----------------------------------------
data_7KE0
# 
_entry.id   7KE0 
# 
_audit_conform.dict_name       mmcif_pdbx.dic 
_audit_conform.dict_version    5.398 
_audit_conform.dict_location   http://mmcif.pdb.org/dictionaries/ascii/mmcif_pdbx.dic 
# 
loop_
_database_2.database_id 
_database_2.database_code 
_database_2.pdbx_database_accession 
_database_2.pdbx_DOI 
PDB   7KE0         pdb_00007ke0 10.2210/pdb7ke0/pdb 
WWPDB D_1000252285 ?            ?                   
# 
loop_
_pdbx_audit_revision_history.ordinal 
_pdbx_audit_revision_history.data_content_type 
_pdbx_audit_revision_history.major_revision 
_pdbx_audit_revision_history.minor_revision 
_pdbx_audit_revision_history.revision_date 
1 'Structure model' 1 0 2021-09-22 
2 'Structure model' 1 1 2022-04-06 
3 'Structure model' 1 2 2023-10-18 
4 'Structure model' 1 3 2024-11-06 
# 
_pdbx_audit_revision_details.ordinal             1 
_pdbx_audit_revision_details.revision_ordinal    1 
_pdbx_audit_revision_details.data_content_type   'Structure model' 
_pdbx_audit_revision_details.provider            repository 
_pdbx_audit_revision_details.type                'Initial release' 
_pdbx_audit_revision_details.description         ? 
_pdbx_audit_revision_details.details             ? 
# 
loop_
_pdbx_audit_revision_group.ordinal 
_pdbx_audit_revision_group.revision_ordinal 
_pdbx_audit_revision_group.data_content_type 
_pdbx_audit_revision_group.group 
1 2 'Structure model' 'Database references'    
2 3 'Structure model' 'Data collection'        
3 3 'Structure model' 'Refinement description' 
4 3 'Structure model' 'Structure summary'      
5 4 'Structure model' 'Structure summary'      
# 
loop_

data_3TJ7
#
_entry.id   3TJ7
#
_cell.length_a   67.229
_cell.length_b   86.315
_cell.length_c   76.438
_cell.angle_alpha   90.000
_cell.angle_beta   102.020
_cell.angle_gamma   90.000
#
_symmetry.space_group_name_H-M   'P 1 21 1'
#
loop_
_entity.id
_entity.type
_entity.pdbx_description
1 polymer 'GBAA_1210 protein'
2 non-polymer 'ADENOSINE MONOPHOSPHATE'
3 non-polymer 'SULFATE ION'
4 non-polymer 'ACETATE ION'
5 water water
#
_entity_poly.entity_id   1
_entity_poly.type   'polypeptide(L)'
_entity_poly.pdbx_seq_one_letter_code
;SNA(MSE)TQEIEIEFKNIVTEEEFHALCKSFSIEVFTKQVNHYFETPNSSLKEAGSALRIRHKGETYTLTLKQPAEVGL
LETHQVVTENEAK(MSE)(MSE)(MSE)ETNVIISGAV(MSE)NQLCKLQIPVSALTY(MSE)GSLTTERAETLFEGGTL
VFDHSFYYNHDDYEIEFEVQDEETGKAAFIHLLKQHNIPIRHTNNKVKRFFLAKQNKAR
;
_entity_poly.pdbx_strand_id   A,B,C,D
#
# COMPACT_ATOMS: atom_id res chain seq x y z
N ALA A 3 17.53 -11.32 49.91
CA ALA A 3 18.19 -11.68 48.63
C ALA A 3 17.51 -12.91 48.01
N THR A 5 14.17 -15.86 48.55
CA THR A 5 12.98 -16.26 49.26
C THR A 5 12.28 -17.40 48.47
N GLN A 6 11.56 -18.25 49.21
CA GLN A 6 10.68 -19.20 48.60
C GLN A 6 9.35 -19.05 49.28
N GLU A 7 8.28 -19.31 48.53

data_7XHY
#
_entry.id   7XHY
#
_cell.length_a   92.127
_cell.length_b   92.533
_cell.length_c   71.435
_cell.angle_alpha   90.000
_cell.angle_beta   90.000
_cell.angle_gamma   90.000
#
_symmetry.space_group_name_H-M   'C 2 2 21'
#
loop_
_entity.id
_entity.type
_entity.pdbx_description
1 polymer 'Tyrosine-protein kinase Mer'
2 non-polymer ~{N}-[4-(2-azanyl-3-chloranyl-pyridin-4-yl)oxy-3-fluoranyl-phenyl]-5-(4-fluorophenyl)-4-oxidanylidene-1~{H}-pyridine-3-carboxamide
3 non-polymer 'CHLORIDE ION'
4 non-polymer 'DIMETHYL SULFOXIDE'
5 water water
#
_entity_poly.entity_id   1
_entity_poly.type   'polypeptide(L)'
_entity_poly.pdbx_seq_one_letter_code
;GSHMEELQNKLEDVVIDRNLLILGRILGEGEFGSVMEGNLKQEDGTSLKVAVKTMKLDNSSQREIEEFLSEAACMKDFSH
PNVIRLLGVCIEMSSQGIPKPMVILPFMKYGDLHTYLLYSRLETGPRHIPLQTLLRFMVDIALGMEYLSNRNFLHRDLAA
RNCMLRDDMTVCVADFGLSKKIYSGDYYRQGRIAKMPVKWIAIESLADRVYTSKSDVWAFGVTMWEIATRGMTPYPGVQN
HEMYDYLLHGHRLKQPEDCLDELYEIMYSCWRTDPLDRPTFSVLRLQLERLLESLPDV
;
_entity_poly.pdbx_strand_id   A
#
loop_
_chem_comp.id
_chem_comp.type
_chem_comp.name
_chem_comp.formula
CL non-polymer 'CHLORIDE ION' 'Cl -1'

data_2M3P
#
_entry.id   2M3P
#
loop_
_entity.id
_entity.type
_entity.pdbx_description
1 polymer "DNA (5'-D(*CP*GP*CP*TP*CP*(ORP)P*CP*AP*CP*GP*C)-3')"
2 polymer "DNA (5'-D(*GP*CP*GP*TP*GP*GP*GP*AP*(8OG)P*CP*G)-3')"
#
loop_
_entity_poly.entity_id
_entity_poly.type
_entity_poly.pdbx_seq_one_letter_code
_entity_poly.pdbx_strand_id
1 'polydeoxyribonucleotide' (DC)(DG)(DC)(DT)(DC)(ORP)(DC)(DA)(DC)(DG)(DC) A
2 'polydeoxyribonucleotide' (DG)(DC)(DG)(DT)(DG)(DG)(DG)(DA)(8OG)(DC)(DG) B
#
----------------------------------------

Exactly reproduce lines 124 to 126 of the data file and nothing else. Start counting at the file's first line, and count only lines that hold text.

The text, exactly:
loop_
_chem_comp.id
_chem_comp.type